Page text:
Customer Reviews

4.2 out of 5 stars
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Format: Hardcover Verified Purchase
The marketing department at Allen Lane must have loved this book - or at least the title, beyond which point most marketing people in my experience lose all interest. The title - "Britain's War Machine" - probably seem ideally placed to draw from the fathomless well of British interest in everything to do with the Second World War. The title certainly works - it grabbed me. I bought it, hoping to learn more about the logistical and strategically vital economic and technological basis from which Britain fought this war. What I take from it, however, apart from many lists of names and titles, is a redundant claim that Britain was actually much stronger in the 1930s and 1940s than has been said before. Is this 'new'?

Edgerton sets up an Aunt Sally in his Introduction, asserting that "we have all grown up in the shadow of a relentless barrage of what I call declinist histories which indulged in inverted Whiggism, finding past failure to account for present decline...For all the mountains of writing that implied otherwise, Britain has been one of a handful of great scientific, industrial and military powers of the twentieth century and its history needs to be written with that firmly in mind. In this book I do so without troubling the reader with the older declinist picture." This is a bit like switching on the TV to watch a sporting event half way through - if Edgerton is correct, and the prism through which most of us have acquired our understanding of twentieth century British history is wrong, then we need to know how it is wrong, not simply have it asserted that it is wrong. But this statement of his is in any case largely vacuous; surely everyone grew up believing the reverse - that Britain was indeed a great power for much of the twentieth century?
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Format: Paperback Verified Purchase
This is a good counter to the standard popular histories that posit a weak Britain struggling for survival against a far more powerful and ruthless enemy. This argument is not directed against any "straw man" - only this week Channel 4 television aired a documentary on the DeHavilland Mosquito subtitled "The Plane That Saved Britain". The myth of British weakness is extremely powerful and long-legged, and I doubt that even Edgerton's revisionism will fully eradicate it.

Edgerton has a thorough go at it, nevertheless, and convincingly demonstrates that the British Empire had a negligible chance of being beaten by Nazi Germany and its allies, largely thanks to the material wealth contained within the Empire, and the leverage it maintained over "neutral" suppliers. He also demonstrates that Britain was in many ways more technologically advanced, and had better supplied armed forces, than any of the Axis powers.

I suppose the question that the book begs is why the myth of British weakness and technological inferiority continues to have so much appeal. He suggests at the end of the book that the tendency to blame the standard of equipment for early British defeats deflected blame from the poor performance of the Army themselves - that it exposed their lack of resolve, resourcefulness and tenacity.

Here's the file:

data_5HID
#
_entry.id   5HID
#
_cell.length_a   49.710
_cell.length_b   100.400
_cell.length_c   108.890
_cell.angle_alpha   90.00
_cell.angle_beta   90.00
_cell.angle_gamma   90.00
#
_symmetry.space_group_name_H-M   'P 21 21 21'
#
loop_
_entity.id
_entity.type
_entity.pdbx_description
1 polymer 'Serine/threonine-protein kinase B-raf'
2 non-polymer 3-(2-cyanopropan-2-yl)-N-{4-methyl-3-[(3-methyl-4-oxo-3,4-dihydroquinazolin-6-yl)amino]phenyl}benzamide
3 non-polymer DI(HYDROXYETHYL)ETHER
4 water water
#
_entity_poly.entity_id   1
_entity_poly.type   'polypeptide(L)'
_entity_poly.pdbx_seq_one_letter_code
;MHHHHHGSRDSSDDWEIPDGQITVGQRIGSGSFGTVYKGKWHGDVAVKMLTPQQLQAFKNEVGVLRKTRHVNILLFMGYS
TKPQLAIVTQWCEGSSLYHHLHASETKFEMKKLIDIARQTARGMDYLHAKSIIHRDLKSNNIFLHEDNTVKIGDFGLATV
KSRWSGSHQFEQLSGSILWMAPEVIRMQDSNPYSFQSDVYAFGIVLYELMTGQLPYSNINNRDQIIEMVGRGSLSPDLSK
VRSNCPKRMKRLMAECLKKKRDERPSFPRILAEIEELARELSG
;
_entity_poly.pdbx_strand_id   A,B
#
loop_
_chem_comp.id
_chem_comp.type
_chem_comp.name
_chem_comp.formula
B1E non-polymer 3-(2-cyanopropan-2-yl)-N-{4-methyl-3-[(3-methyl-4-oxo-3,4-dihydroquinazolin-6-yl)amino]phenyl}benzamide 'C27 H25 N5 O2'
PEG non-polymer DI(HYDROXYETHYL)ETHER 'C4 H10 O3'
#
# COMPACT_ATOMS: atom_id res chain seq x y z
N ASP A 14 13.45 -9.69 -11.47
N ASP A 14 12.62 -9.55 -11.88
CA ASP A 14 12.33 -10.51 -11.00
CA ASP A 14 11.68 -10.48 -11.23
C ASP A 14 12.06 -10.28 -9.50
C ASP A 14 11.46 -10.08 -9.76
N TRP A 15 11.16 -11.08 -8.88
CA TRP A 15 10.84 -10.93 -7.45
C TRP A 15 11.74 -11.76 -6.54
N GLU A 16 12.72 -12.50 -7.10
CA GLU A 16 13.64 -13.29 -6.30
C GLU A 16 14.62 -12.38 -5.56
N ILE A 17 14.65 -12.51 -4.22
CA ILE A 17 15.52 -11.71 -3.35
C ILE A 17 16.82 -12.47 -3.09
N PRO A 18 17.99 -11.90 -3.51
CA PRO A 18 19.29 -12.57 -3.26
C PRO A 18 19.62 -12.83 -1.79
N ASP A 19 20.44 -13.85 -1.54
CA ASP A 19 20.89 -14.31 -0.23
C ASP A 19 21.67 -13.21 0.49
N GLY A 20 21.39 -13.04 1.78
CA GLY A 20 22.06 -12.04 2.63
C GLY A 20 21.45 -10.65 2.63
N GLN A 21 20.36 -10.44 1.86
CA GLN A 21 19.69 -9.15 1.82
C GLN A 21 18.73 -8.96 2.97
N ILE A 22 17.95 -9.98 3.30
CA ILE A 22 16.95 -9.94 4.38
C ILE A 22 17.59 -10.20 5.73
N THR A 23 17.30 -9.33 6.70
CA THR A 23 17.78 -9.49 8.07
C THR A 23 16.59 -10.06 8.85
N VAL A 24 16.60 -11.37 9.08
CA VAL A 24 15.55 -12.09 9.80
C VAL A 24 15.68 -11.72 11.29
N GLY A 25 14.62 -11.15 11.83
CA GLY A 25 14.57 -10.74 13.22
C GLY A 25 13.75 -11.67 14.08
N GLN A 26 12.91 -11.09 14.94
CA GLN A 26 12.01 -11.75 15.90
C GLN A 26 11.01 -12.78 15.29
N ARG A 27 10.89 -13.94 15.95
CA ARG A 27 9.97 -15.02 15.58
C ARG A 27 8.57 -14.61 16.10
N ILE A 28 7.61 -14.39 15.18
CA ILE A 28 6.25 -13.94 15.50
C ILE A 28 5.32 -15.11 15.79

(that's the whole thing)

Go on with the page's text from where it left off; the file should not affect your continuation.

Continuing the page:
In essence, a more competent and powerful Britain must necessarily appear to be a comparatively less heroic one. The British themselves are attached to the myth of their own heroism, and the Americans are attached to the myth of "saving" an otherwise doomed Mother country. Against these irrationalities, the cogent arguments and statistical tables of even the most diligent historian are always going to struggle.
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Format: Paperback
The author very consciously sets out to disprove myths re. the British State and its alleged lack of military preparation for the Second World War and its ability to fight the war.

Some bits are good. As he points out, Britain was not alone in 1940. It had the undefeated Empire to support it. The big disaster was not Dunkirk but the fall of Singapore, economically, as he points out (but politically, too, which he doesn't highlight). He persuasively highlights the immense difficulties of the Germans invading the United Kingdom in the immediate aftermath of the retreat at Dunkirk. The same difficulties applied in 1944 for the Allies, travelling the other way to France.

His book is about the key British politicians - Churchill very much at the helm - the engineers and the scientists who were part of Britain's War Machine. Although the book starts off very promisingly I found myself getting lost in a fog of facts and figures that dilute, rather than reinforce a point he is making. This point is made too by a Three Star Amazon reviewer of the hardback version of the book.

Although he footnotes in twenty two lines (yes: twenty two!) the movements of one ship (in Chapter 7) to make a very small point, he gives virtually no Chapter and Verse and scant footnotes to British chemical warfare preparations, which he briefly mentions. In concluding pages he makes the astounding and unproven assertion that chemical warfare was used on the Eastern front, with no evidence! The expression he uses is 'improvised poison gases'. No evidence, no footnotes!

The 'Improvised poison gases' that this reviewer is aware of were those used by the Russians in their improvised mobile killing wagons - a lesson learnt by the German SS.